“I grew up in a household where my mom taught me guitar,” Lacy said. “The radio would be on and we would be doing the dishes and acting silly.”
At a young age, Lacy started taking piano lessons from Kevin MacDowell, a musician who goes by “Kid Kazooey” and has known Lacy for almost 14 years. For the most part, Lacy is self-taught, MacDowell said.
He said Lacy has a high skill level. Lacy would be doing something complex on the guitar, to which MacDowell would say, “do you realize what you’re doing?”
MacDowell said Lacy has a “soothing and rich” voice and is directly connected to his creative self.
Eric Day, the recording engineer for Lacy’s album “First Steps,” said he appreciates Lacy’s intuition.
“While very proficient at his instrument, he’s not weighed down by the technical aspects of it, which I feel makes for more honest and sincere writing,” Day said. “He knows what he wants and conveys it with confidence. He has crafted some particularly catchy songs on this album and I think there is something on it for everyone.”
Lacy said he always thought of music as being a conversation. He said “First Steps” is “a story of a father talking to his son about things he’s going to run into as he reaches adulthood.”
Lacy said the idea behind the theme came from his personal life experiences.
“Reality really hits you,” he said. “You graduate college and it’s a whole new world.”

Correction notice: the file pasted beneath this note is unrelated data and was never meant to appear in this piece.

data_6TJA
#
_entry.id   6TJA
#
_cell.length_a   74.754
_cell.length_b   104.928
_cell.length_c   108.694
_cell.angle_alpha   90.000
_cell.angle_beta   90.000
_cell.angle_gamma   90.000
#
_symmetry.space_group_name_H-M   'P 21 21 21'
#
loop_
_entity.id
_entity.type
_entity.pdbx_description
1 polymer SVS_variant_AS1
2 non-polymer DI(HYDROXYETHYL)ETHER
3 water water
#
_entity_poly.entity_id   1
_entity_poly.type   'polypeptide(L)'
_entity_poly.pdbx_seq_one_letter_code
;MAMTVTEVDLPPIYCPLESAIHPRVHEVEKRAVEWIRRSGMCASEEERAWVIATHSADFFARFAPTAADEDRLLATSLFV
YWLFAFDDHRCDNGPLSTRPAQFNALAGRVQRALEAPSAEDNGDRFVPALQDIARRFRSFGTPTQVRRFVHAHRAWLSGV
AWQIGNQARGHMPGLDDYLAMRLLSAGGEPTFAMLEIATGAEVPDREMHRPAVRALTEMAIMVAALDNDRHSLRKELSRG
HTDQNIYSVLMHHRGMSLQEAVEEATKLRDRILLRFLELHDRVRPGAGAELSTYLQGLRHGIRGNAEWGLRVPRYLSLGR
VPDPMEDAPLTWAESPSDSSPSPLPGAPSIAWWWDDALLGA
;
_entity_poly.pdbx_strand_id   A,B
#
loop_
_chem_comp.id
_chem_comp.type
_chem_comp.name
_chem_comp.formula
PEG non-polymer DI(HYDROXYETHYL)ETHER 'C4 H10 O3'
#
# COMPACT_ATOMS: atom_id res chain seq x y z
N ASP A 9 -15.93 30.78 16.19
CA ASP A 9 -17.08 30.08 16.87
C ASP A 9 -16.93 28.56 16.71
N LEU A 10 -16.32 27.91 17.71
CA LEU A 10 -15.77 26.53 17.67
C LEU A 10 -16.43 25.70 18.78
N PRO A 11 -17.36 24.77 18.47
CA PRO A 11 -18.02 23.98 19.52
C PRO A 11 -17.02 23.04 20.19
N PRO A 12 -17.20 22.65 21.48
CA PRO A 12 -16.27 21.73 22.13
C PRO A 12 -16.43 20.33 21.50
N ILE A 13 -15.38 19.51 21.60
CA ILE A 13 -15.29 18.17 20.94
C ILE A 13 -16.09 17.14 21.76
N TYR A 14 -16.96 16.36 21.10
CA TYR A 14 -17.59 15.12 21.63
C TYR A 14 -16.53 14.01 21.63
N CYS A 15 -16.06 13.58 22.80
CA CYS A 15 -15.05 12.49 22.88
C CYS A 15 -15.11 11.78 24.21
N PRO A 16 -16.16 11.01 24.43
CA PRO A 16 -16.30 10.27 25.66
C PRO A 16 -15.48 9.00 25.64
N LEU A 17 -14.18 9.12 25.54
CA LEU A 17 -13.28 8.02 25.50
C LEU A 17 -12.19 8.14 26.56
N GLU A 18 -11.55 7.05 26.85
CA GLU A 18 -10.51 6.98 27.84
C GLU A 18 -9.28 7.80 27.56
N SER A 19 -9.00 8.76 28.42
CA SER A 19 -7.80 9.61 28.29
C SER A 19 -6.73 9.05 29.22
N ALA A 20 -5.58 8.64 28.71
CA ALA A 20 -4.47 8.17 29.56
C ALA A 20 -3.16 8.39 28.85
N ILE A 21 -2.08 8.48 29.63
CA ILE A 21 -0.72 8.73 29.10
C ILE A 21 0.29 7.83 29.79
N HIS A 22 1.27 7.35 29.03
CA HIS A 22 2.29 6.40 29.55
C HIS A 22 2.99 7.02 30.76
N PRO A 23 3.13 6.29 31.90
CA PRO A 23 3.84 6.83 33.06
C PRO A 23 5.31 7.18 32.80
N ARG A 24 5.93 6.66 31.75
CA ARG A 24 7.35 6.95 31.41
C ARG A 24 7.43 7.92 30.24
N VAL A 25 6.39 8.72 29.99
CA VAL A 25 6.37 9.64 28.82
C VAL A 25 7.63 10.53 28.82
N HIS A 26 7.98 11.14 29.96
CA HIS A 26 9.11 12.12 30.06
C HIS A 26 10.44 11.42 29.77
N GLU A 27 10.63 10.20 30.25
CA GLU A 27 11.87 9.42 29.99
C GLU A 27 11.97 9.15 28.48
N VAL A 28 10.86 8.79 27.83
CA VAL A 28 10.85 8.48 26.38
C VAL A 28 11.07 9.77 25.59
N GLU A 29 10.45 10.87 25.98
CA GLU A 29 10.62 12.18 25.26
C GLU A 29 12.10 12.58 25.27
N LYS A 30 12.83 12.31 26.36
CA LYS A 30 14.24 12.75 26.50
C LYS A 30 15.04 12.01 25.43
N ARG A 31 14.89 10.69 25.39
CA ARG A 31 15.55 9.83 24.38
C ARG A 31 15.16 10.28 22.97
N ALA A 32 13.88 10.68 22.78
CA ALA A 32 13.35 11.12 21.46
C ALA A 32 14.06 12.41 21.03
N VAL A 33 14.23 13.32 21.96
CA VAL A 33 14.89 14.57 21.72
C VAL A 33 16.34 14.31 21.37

“First Steps” is scheduled for release May 22, and Lacy is scheduled to go on an East Coast tour in July to perform in places such as New York and Connecticut. To cover the costs of recording, mixing, mastering and packaging of his album, Lacy began a fundraising campaign.
“It can be challenging to get music out because it still costs money,” MacDowell said. The campaign ended on March 10, but Lacy said his goal of $1,500 was met.
Supporting Lacy also promotes a “green” environment, because Lacy’s hardcopies of the album, merchandise, webhosting and packaging are recycled and environmentally friendly, with most of those items utilizing a zero-carbon footprint.
In the future, Lacy said he is hoping to pursue music on a larger scale. He said his hope is that musicians like himself who have a passion for music can succeed in this world, and that people would succeed by doing what they love.
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